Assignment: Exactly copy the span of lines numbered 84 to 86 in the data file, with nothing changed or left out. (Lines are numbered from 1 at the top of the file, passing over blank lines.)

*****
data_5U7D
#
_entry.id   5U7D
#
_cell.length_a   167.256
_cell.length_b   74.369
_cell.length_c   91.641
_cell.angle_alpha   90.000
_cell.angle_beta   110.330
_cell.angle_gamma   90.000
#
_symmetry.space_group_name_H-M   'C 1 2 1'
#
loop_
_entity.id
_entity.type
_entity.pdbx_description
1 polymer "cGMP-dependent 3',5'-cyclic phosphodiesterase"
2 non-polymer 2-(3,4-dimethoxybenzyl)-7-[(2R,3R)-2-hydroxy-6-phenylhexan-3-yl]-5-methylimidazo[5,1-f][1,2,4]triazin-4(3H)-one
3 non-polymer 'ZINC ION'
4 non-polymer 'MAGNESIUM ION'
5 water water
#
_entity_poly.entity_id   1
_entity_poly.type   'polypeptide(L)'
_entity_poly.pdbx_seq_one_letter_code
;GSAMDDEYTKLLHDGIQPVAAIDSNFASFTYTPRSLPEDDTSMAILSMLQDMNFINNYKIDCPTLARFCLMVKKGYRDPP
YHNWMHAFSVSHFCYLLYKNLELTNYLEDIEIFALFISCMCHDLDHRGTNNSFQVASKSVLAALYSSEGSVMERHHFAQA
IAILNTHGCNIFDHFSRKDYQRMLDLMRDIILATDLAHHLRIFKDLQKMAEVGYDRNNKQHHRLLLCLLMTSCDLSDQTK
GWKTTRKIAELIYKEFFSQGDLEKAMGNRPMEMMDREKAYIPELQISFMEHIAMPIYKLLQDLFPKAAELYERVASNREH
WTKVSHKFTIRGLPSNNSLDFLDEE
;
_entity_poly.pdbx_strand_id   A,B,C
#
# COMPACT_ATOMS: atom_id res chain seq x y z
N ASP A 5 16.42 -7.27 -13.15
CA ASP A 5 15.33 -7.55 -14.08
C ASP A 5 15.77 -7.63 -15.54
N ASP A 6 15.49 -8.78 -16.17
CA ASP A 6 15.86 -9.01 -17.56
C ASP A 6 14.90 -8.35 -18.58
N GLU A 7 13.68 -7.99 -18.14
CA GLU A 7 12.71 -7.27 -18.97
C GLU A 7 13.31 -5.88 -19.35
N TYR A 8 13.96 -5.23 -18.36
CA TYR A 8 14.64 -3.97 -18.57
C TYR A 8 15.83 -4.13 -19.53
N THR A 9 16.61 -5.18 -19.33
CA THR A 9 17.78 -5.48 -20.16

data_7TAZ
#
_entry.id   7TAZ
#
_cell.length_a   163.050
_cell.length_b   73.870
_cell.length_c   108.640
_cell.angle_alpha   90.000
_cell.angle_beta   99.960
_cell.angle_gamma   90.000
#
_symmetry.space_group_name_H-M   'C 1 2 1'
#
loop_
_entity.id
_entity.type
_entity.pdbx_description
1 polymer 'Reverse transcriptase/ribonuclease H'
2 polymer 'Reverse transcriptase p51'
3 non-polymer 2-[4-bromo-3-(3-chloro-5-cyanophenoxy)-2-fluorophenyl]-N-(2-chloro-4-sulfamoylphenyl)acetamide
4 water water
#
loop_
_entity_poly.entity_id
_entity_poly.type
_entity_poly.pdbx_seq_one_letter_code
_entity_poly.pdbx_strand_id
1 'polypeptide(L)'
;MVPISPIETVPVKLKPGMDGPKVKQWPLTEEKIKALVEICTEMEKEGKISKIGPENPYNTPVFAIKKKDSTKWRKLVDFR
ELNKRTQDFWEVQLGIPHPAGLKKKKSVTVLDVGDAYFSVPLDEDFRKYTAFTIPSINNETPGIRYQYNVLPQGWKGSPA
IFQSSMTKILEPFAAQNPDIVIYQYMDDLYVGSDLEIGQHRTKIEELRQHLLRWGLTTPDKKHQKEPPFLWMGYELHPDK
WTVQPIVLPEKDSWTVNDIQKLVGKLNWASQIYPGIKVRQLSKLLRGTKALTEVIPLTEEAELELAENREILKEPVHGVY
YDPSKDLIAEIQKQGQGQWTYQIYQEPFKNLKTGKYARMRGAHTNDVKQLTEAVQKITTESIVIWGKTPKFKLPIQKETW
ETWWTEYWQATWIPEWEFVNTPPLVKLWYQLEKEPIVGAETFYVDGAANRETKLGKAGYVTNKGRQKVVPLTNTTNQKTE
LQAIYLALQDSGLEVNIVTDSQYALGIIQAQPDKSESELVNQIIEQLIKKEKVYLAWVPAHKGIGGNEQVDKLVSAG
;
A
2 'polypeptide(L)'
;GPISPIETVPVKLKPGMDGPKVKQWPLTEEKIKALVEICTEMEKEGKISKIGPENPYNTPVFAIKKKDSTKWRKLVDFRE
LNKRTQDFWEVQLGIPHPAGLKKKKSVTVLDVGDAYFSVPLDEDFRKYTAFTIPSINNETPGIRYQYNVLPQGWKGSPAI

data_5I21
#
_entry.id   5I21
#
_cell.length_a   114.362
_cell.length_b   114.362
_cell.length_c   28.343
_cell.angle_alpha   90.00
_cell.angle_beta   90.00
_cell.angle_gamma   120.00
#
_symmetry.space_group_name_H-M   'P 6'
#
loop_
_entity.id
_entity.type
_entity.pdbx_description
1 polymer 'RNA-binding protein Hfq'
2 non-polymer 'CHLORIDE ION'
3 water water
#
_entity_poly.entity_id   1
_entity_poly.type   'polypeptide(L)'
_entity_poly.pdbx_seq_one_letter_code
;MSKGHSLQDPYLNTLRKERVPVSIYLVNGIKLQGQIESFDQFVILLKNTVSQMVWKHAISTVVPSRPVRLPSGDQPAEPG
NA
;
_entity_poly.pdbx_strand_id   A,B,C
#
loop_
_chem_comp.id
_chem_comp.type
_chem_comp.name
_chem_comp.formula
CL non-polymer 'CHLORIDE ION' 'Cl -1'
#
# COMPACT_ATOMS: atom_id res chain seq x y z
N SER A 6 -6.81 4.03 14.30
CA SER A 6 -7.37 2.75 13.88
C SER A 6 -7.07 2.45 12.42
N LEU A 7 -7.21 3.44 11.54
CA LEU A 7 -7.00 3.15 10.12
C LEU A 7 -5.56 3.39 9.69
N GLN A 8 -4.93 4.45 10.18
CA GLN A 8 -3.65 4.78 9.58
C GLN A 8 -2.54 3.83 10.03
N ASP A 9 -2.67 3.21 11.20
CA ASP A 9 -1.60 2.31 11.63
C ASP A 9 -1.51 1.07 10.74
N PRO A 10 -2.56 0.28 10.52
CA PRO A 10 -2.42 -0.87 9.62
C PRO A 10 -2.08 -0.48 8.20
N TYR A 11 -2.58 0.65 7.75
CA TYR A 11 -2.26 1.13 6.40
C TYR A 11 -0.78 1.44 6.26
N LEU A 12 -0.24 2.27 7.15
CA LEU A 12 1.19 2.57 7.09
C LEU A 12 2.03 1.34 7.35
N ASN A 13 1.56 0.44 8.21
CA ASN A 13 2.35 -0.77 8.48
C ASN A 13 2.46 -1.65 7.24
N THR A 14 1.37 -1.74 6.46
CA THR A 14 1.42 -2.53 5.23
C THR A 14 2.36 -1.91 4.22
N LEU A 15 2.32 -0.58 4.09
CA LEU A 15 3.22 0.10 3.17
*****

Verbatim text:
LQAIYLALQDSGLEVNIVTDSQYALGIIQAQPDKSESELVNQIIEQLIKKEKVYLAWVPAHKGIGGNEQVDKLVSAG
;
A